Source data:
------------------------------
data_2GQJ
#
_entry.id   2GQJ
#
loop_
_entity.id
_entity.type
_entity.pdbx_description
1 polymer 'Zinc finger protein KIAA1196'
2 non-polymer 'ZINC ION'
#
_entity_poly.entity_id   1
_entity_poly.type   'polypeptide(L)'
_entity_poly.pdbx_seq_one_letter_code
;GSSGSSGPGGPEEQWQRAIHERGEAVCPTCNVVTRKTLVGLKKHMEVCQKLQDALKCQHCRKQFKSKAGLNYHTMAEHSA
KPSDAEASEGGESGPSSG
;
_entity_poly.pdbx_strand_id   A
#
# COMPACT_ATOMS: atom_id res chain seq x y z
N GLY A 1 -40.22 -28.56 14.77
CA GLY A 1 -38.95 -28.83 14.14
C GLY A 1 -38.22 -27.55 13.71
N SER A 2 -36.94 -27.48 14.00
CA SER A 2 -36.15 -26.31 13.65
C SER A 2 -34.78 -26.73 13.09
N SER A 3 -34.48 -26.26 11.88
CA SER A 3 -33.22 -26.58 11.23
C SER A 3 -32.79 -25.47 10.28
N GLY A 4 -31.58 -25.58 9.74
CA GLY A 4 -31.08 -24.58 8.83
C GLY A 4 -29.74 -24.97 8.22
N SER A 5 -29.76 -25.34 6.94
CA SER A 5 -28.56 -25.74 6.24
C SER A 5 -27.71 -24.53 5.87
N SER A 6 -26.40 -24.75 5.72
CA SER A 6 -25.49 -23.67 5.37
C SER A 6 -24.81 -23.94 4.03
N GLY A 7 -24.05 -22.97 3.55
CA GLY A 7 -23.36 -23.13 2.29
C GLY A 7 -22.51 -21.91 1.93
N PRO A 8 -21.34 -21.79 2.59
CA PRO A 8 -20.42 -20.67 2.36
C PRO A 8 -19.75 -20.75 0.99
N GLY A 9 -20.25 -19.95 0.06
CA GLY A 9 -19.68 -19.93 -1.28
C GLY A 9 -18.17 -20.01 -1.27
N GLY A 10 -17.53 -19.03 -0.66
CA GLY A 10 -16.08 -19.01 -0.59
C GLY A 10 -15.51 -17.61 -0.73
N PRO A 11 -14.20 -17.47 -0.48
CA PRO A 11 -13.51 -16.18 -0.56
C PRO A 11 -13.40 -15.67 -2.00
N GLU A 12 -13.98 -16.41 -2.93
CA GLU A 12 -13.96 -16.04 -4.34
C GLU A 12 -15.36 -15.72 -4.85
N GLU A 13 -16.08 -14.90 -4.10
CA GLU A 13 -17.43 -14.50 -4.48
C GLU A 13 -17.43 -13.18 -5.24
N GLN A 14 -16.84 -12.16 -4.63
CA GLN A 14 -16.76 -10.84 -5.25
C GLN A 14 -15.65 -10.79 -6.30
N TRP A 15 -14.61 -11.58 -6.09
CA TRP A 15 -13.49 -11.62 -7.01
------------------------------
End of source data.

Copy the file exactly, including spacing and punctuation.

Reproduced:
data_2GQJ
#
_entry.id   2GQJ
#
loop_
_entity.id
_entity.type
_entity.pdbx_description
1 polymer 'Zinc finger protein KIAA1196'
2 non-polymer 'ZINC ION'
#
_entity_poly.entity_id   1
_entity_poly.type   'polypeptide(L)'
_entity_poly.pdbx_seq_one_letter_code
;GSSGSSGPGGPEEQWQRAIHERGEAVCPTCNVVTRKTLVGLKKHMEVCQKLQDALKCQHCRKQFKSKAGLNYHTMAEHSA
KPSDAEASEGGESGPSSG
;
_entity_poly.pdbx_strand_id   A
#
# COMPACT_ATOMS: atom_id res chain seq x y z
N GLY A 1 -40.22 -28.56 14.77
CA GLY A 1 -38.95 -28.83 14.14
C GLY A 1 -38.22 -27.55 13.71
N SER A 2 -36.94 -27.48 14.00
CA SER A 2 -36.15 -26.31 13.65
C SER A 2 -34.78 -26.73 13.09
N SER A 3 -34.48 -26.26 11.88
CA SER A 3 -33.22 -26.58 11.23
C SER A 3 -32.79 -25.47 10.28
N GLY A 4 -31.58 -25.58 9.74
CA GLY A 4 -31.08 -24.58 8.83
C GLY A 4 -29.74 -24.97 8.22
N SER A 5 -29.76 -25.34 6.94
CA SER A 5 -28.56 -25.74 6.24
C SER A 5 -27.71 -24.53 5.87
N SER A 6 -26.40 -24.75 5.72
CA SER A 6 -25.49 -23.67 5.37
C SER A 6 -24.81 -23.94 4.03
N GLY A 7 -24.05 -22.97 3.55
CA GLY A 7 -23.36 -23.13 2.29
C GLY A 7 -22.51 -21.91 1.93
N PRO A 8 -21.34 -21.79 2.59
CA PRO A 8 -20.42 -20.67 2.36
C PRO A 8 -19.75 -20.75 0.99
N GLY A 9 -20.25 -19.95 0.06
CA GLY A 9 -19.68 -19.93 -1.28
C GLY A 9 -18.17 -20.01 -1.27
N GLY A 10 -17.53 -19.03 -0.66
CA GLY A 10 -16.08 -19.01 -0.59
C GLY A 10 -15.51 -17.61 -0.73
N PRO A 11 -14.20 -17.47 -0.48
CA PRO A 11 -13.51 -16.18 -0.56
C PRO A 11 -13.40 -15.67 -2.00
N GLU A 12 -13.98 -16.41 -2.93
CA GLU A 12 -13.96 -16.04 -4.34
C GLU A 12 -15.36 -15.72 -4.85
N GLU A 13 -16.08 -14.90 -4.10
CA GLU A 13 -17.43 -14.50 -4.48
C GLU A 13 -17.43 -13.18 -5.24
N GLN A 14 -16.84 -12.16 -4.63
CA GLN A 14 -16.76 -10.84 -5.25
C GLN A 14 -15.65 -10.79 -6.30
N TRP A 15 -14.61 -11.58 -6.09
CA TRP A 15 -13.49 -11.62 -7.01